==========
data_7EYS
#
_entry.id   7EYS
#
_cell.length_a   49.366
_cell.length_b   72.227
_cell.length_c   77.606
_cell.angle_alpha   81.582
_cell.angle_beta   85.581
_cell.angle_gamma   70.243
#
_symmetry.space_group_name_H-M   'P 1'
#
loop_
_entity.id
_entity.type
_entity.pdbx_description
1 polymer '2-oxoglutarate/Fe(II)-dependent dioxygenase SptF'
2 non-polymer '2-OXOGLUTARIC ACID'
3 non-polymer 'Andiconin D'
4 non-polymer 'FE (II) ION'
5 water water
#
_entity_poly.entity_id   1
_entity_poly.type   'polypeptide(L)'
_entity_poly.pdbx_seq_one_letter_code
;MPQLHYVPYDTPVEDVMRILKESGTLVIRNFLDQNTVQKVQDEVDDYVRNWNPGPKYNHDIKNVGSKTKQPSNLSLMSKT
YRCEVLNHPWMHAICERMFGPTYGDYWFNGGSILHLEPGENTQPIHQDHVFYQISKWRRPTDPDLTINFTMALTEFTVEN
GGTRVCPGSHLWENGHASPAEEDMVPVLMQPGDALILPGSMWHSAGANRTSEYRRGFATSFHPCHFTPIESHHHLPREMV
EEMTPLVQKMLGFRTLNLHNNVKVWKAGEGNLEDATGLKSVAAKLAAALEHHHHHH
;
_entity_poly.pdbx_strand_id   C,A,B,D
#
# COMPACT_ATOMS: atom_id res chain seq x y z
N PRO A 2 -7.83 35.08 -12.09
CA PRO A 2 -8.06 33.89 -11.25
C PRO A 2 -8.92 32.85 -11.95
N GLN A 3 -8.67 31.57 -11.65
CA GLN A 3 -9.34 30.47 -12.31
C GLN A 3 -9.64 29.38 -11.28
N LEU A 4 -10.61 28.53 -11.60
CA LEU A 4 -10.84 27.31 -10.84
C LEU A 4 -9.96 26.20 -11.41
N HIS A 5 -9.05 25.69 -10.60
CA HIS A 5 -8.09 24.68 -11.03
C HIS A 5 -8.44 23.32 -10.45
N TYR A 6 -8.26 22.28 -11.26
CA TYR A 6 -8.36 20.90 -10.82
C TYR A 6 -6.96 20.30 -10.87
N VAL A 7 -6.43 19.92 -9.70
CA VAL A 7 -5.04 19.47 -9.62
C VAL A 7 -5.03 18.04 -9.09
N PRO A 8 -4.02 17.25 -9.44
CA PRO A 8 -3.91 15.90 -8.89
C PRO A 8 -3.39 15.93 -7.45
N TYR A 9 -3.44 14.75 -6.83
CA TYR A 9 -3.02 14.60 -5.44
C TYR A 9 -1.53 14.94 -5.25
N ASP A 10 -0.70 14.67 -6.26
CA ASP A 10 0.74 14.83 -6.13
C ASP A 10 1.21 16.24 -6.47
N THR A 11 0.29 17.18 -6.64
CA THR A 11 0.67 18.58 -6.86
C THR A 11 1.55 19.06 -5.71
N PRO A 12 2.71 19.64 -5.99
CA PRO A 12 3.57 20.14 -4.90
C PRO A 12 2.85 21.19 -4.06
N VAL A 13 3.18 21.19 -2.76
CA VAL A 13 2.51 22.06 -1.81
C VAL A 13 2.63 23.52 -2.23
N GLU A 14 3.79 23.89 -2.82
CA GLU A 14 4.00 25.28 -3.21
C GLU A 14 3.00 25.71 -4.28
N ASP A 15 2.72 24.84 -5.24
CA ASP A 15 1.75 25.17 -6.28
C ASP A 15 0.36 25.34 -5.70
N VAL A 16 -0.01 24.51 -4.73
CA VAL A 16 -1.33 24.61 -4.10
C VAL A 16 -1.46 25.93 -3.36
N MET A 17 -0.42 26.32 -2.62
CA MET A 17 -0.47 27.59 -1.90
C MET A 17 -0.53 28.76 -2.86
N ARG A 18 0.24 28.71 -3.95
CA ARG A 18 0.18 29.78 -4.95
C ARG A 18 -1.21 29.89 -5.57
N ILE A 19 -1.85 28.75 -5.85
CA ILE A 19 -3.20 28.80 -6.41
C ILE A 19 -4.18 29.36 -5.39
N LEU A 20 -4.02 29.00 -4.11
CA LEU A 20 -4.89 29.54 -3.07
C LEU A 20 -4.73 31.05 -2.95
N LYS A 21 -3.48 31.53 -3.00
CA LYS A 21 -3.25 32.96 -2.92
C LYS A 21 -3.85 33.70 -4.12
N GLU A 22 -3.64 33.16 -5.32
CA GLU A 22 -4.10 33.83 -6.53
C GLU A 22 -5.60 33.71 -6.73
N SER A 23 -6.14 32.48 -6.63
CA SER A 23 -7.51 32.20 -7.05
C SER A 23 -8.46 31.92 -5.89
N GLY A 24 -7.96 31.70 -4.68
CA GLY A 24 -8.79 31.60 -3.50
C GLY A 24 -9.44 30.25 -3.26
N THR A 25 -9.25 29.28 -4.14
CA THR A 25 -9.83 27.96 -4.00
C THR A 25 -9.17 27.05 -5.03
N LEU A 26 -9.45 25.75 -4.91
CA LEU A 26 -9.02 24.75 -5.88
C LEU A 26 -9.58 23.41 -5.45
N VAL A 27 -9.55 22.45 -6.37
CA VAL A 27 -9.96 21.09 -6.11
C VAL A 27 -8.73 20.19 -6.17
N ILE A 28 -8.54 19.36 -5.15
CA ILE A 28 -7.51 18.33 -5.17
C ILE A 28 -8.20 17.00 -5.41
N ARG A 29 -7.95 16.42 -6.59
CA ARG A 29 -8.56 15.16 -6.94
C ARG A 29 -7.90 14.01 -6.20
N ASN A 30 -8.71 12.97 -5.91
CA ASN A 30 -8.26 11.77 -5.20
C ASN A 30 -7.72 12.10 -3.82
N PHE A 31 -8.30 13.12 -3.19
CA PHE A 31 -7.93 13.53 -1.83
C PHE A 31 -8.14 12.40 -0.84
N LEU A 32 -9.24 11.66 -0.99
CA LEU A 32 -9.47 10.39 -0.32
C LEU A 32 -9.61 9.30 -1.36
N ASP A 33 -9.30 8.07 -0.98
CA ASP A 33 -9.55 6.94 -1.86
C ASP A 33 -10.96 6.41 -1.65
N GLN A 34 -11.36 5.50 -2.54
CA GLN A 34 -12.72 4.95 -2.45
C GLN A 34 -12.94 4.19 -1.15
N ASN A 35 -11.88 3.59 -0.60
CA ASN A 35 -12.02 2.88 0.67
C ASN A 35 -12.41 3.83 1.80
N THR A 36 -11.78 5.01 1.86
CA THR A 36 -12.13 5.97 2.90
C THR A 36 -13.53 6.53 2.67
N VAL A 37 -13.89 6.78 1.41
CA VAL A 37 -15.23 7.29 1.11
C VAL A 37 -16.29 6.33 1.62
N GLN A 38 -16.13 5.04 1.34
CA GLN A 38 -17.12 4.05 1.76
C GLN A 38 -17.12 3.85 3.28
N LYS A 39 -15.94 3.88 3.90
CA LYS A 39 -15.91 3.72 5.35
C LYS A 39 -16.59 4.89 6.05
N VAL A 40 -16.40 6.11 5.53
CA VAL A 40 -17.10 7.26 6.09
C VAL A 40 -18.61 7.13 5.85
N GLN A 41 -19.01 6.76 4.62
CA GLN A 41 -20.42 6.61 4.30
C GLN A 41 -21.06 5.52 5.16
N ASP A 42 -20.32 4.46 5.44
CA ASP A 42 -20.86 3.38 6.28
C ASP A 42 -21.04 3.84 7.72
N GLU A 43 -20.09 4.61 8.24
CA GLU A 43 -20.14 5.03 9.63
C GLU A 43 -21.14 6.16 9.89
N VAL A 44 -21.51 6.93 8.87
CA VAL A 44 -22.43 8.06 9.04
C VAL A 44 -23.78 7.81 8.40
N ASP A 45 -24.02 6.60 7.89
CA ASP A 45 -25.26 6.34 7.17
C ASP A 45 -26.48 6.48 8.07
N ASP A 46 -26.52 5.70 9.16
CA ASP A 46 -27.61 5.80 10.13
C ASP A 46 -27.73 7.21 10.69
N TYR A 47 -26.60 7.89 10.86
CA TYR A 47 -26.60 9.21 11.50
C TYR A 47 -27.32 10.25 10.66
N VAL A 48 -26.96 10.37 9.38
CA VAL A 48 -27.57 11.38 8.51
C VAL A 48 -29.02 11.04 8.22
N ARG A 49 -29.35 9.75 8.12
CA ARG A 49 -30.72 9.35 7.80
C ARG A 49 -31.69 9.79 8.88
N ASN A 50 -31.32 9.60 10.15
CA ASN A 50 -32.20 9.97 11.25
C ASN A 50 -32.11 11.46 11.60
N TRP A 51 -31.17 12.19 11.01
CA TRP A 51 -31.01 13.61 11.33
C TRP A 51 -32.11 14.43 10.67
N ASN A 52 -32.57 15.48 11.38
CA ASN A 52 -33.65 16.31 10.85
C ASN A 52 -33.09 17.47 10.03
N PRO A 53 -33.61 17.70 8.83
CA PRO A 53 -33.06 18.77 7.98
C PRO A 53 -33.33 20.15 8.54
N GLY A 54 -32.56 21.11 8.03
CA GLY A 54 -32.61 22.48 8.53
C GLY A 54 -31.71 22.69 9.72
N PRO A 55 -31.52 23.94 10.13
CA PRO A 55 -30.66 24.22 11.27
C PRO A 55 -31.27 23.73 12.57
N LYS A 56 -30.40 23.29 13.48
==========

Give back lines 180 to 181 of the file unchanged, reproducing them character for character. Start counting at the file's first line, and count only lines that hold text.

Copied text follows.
CA ASN A 50 -32.20 9.97 11.25
C ASN A 50 -32.11 11.46 11.60